Landscape architects held about 22,500 jobs in 2014. Of this total, about 49 percent were employed in the architectural, engineering, and related services industry, and another 15 percent were employed in the landscaping services industry. About 1 in 5 were self-employed in 2014.

Landscape architects spend much of their time in offices, creating plans and designs, preparing models and preliminary cost estimates, doing research, and attending meetings with clients and workers involved in designing or planning a project. They spend the rest of their time at jobsites.

Work Schedules

Most landscape architects work full time.

How to Become a Landscape Architect About this section

Landscape architects
Interns are often supervised by more experienced landscape architects.

All states except for Illinois, Massachusetts, Maine, and Washington, D.C. require landscape architects to have a license. In addition, all 50 states (but not Washington, D.C.) require applicants to be licensed before they can use the title “landscape architect” while soliciting business. Licensing requirements vary among states, but usually include a degree in landscape architecture from an accredited school, internship experience, and passing the Landscape Architect Registration Examination.

Education

A bachelor's or master's degree in landscape architecture usually is necessary for entry into the profession. There are two undergraduate landscape architect professional degrees: a Bachelor of Landscape Architecture (BLA) and a Bachelor of Science in Landscape Architecture (BSLA). These programs usually require 4 to 5 years of study.

Accredited programs are approved by the Landscape Architectural Accreditation Board (LAAB). Those with an undergraduate degree in a field other than landscape architecture may enroll in a Master of Landscape Architecture (MLA) graduate degree program, which typically takes 3 years of full-time study.

Courses typically include surveying, landscape design and construction, landscape ecology, site design, and urban and regional planning. Other relevant coursework may include history of landscape architecture, plant and soil science, geology, professional practice, and general management.

The design studio is a key component of any curriculum. Whenever possible, students are assigned real projects, providing them with valuable hands-on experience. While working on these projects, students become proficient in the use of computer-aided design and drafting (CADD), model building, and other design software.

Training

In order to become licensed, candidates must meet experience requirements determined by each state. A list of training requirements can be found at the Council of Landscape Architectural Registration Boards.

New hires are called intern landscape architects until they become licensed. Although duties vary with the type and size of the employing firm, interns typically must work under the supervision of a licensed landscape architect for the experience to count toward licensure. In addition, all drawings and specifications must be signed and sealed by the licensed landscape architect.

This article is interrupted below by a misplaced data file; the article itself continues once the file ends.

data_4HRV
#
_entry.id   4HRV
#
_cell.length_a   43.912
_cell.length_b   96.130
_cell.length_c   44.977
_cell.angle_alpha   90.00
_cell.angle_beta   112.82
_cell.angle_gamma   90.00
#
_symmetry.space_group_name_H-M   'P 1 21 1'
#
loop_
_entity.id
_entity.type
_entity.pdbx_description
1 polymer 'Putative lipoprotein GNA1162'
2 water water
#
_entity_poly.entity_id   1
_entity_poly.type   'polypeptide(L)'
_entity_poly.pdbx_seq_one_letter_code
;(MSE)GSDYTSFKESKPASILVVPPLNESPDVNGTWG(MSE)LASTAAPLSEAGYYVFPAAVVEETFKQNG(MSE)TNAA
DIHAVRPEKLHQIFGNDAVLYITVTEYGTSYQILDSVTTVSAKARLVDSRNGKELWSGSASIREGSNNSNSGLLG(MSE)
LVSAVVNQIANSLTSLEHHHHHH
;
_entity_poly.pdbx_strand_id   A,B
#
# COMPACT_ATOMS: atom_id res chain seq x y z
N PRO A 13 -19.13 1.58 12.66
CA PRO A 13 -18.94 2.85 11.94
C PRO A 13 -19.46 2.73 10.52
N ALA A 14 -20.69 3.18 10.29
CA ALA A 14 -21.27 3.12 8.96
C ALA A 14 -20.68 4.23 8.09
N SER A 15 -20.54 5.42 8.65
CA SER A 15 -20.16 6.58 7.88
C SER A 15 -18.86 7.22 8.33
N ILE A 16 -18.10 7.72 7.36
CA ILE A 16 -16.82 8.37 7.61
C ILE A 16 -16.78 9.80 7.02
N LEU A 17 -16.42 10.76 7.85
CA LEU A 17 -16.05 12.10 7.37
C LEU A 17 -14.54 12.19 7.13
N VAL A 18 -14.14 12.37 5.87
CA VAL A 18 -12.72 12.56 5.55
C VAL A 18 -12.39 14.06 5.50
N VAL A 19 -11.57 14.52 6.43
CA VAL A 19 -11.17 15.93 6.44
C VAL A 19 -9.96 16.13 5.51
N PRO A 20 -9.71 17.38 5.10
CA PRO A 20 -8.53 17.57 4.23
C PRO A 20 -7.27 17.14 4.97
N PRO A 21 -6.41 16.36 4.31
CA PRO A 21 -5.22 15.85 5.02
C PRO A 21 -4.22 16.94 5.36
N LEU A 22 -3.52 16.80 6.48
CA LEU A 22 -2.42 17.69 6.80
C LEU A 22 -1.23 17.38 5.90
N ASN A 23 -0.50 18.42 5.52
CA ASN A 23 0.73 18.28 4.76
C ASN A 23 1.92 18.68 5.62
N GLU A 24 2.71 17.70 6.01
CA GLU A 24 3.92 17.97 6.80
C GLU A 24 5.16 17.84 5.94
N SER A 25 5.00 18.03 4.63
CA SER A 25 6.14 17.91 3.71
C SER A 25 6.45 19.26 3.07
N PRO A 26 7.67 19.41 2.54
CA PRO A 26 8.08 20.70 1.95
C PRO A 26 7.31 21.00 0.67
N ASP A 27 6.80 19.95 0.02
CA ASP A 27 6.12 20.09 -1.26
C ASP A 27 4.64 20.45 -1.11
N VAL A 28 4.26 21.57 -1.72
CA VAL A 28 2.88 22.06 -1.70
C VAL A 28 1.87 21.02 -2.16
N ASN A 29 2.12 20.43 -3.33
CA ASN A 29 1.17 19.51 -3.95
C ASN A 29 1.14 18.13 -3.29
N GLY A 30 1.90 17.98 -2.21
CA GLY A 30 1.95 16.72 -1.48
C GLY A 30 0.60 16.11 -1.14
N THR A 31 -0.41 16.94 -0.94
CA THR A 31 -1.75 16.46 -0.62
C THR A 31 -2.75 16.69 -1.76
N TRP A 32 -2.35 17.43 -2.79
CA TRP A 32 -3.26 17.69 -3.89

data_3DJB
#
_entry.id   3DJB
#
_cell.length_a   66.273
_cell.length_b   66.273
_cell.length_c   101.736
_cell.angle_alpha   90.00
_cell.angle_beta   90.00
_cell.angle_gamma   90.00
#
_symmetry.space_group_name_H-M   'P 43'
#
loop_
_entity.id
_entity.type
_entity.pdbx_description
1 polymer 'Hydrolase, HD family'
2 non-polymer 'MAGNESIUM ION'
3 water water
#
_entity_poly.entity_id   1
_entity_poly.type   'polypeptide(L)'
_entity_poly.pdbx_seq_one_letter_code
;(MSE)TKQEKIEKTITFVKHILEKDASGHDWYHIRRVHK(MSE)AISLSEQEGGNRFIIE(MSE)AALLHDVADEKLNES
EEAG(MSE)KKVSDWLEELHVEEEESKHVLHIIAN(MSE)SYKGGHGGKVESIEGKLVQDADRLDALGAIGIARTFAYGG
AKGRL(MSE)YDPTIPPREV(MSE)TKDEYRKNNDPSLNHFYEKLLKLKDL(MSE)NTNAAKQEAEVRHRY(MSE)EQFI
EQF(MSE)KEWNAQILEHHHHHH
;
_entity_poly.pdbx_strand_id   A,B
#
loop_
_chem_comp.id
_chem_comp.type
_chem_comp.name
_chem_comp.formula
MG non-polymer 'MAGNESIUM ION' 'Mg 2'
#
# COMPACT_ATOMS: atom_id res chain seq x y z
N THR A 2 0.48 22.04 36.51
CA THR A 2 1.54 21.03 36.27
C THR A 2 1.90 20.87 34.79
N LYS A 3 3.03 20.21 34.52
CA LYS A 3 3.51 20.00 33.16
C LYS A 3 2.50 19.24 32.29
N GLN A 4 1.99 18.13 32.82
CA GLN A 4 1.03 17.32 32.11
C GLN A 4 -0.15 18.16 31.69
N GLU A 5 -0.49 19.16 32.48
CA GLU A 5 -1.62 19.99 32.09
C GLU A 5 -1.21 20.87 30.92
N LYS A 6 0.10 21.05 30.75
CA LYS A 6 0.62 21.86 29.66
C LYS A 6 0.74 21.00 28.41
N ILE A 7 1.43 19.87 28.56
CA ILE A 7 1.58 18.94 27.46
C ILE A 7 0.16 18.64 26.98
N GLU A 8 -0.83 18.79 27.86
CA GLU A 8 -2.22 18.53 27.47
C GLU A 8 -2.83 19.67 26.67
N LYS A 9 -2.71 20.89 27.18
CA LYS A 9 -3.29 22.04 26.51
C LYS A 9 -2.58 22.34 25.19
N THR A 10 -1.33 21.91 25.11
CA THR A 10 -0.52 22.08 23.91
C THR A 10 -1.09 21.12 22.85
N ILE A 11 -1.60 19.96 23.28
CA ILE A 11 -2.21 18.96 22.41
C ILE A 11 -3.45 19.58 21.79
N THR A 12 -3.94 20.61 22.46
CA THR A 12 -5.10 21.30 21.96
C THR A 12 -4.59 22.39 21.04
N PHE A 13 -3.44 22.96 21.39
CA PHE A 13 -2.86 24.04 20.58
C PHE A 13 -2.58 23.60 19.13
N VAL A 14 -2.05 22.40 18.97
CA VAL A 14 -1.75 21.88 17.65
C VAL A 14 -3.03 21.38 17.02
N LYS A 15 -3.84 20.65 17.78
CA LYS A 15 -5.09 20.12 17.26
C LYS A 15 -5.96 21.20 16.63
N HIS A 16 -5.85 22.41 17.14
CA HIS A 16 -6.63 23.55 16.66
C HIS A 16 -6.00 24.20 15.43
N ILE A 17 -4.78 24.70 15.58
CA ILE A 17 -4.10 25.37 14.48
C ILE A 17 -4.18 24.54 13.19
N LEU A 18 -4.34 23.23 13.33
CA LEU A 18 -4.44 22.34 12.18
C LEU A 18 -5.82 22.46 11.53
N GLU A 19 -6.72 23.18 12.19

Potential prospects may benefit by completing an internship with a landscape architecture firm during educational studies. Interns may improve their technical skills and gain an understanding of the day-to-day operations of the business, including learning how to recruit clients, generate fees, and work within a budget.

Licenses, Certifications, and Registrations

All states, except for Illinois, Massachusetts, Maine, and Washington, D.C., require landscape architects to be licensed in order to practice. In addition, all 50 states (but not Washington, D.C.) require applicants to be licensed before they can use the title “landscape architect” while soliciting business. Licensing is based on candidates passing the Landscape Architect Registration Examination (LARE), which is sponsored by the Council of Landscape Architectural Registration Boards.

Candidates who are interested in taking the exam usually need a degree from an accredited school and several years of work experience under the supervision of a licensed landscape architect, although standards vary by state. For those without an accredited landscape architecture degree, many states provide alternative paths to qualify to take the LARE, which usually require more work experience.

In addition to the LARE, some states have their own registration exam to test for competency on state-specific issues, such as earthquakes in California or hurricanes in Florida. State-specific exams may focus on laws, environmental regulations, plants, soils, climate, and other characteristics unique to the state.

Because requirements for licensure vary, landscape architects may find it difficult to transfer their registration from one state to another. Common requirements include graduating from an accredited program, completing several years of an internship under the supervision of a licensed landscape architect, and passing the LARE. By meeting national requirements, a landscape architect may also obtain certification from the Council of Landscape Architectural Registration Boards, which may be useful in getting a license in another state.